The U.S. has offered the U.K. a more limited “Open Skies” aviation deal after Brexit than it has as a member of the European Union, but participants expressed confidence that the lucrative transatlantic market would continue unimpeded.

The main stumbling block in the negotiations is that the U.S. is using its standard template for aviation agreements, which has less generous terms than its deal with the EU, according to people familiar with the matter, who asked not to be named discussing private talks. Those terms could affect transatlantic flights operated by companies such as British Airways and Virgin Atlantic.

In spite of the potential hang-up, a U.S. trade group representing airlines doesn’t see any major hurdles to reaching an Open Skies agreement with the U.K. and believes it can be finalized soon.

“For the airline industry, discussions with the U.K. are making significant progress,” Sean Kennedy, senior vice president for global government affairs at Airlines for America, said in an interview. “We are pleased with the leadership of both countries in reaching a new agreement as soon as possible.”

Kennedy and other airline representatives have met in recent days with U.K. officials and were assured that talks were going well. U.S. negotiators have said the same thing, Kennedy said.

“We are highly confident in their desire to reach a deal,” he said.

British and U.S. officials aim to resolve the difficulties and reach an accord soon so that transatlantic airlines continue to operate with ease after the U.K.’s scheduled departure from the EU in March next year, said the people familiar with the discussions.

The talks “have been positive and we have made significant progress,” the U.K. Department for Transport said in a statement on Monday, adding that both sides want to conclude the discussions “soon.”

“All parties have a shared interest in ensuring that existing rights will continue under the new bilateral arrangements, allowing airlines on both sides of the Atlantic to continue to operate existing services as well as to seek to develop new ones,” the department said.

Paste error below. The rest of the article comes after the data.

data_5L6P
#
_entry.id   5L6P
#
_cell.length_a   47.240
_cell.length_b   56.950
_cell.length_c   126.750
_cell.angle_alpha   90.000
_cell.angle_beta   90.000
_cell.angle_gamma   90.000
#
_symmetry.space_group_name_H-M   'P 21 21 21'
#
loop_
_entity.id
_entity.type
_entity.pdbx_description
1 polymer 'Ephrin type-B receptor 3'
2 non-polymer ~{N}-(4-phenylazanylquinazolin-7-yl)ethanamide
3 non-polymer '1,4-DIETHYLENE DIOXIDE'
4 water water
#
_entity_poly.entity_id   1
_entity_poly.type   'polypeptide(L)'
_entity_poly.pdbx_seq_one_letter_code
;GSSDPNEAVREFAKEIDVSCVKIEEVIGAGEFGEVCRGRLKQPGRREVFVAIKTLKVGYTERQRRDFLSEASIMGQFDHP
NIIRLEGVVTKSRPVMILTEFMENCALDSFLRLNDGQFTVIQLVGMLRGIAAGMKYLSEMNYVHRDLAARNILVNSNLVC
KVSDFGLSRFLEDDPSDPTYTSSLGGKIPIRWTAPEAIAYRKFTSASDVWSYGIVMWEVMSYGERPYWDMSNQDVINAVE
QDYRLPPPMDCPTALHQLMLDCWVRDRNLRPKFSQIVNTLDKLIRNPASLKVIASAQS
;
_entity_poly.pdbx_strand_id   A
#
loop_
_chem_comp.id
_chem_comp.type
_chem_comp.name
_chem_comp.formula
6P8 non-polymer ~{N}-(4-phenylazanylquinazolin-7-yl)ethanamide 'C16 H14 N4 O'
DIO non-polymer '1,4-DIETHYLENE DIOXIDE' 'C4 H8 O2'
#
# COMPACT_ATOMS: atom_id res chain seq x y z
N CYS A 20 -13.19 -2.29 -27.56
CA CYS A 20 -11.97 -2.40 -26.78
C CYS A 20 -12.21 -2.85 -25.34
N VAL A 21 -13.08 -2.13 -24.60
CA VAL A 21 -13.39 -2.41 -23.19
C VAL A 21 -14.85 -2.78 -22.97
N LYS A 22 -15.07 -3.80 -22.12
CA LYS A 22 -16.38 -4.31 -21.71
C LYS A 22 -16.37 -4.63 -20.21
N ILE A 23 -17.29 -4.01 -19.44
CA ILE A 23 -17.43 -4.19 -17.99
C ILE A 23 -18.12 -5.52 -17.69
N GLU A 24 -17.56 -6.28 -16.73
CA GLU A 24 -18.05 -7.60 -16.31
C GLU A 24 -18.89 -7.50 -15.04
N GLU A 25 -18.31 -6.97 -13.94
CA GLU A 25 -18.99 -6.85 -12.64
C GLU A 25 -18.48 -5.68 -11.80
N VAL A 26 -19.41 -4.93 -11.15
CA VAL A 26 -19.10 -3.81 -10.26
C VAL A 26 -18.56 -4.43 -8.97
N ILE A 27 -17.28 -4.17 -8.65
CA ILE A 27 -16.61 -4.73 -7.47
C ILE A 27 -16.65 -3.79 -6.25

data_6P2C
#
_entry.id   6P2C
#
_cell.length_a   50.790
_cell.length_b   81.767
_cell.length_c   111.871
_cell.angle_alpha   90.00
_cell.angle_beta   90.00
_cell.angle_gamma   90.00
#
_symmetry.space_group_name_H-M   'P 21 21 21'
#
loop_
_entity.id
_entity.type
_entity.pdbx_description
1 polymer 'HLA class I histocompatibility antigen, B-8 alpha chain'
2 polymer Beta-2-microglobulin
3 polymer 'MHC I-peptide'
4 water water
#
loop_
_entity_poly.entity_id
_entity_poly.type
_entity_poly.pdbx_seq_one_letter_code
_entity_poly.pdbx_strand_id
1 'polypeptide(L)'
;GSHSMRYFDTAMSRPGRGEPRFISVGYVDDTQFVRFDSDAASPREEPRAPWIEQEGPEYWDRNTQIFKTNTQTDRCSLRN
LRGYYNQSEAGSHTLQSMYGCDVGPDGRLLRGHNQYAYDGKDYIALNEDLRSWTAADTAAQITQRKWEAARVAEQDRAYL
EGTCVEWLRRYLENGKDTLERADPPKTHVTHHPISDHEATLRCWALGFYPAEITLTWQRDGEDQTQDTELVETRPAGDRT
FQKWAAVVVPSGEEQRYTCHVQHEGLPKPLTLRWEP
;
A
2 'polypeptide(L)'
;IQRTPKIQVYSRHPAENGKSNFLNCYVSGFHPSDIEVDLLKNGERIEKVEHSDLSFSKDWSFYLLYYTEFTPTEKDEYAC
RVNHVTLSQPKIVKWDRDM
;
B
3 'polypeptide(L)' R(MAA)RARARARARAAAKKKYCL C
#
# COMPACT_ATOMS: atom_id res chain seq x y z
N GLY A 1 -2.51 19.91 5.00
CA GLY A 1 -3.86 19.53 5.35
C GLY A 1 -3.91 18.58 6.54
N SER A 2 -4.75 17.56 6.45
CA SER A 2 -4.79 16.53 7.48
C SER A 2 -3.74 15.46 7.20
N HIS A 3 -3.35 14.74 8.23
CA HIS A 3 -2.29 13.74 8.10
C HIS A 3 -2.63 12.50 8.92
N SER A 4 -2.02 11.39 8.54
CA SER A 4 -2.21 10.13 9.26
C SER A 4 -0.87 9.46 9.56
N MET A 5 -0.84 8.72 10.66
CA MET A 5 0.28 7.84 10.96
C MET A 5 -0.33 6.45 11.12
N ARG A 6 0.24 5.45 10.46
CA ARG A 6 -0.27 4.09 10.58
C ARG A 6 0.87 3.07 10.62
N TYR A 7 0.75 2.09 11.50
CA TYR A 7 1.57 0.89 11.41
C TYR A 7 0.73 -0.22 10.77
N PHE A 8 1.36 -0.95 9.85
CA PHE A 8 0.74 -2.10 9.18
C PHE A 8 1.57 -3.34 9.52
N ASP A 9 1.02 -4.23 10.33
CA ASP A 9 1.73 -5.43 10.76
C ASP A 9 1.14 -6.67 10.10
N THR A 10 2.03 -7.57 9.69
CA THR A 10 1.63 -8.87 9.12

The potential sticking point is a standard requirement imposed by the U.S. that foreign airlines be majority owned by citizens of the country in which they are based. If imposed, that may restrict the kind of flights to the U.S. by several U.K. carriers, which either have non-U.K. ownership or are contemplating a sale to citizens of other countries. The issue was first reported in the Financial Times on Monday.

However, carriers have been assured that that there would be some agreement allowing them to continue flying to the U.S. as they do now, said an industry official familiar with the talks who asked not to be identified because he wasn’t authorized to speak on the issue.

A State Department official said that the January talks began with the model Open Skies text and included numerous industry stakeholders. The official, who was speaking on the condition of anonymity, said the U.S. is confident a timely agreement can be reached.

©2018 Bloomberg L.P.

This article was written by Tim Ross, Nick Wadhams and Alan Levin from Bloomberg and was legally licensed through the NewsCred publisher network. Please direct all licensing questions to

Photo Credit: Virgin Atlantic and Delta Air Lines rely on an Open Skies agreement for their joint venture. Brendan McDermid / Reuters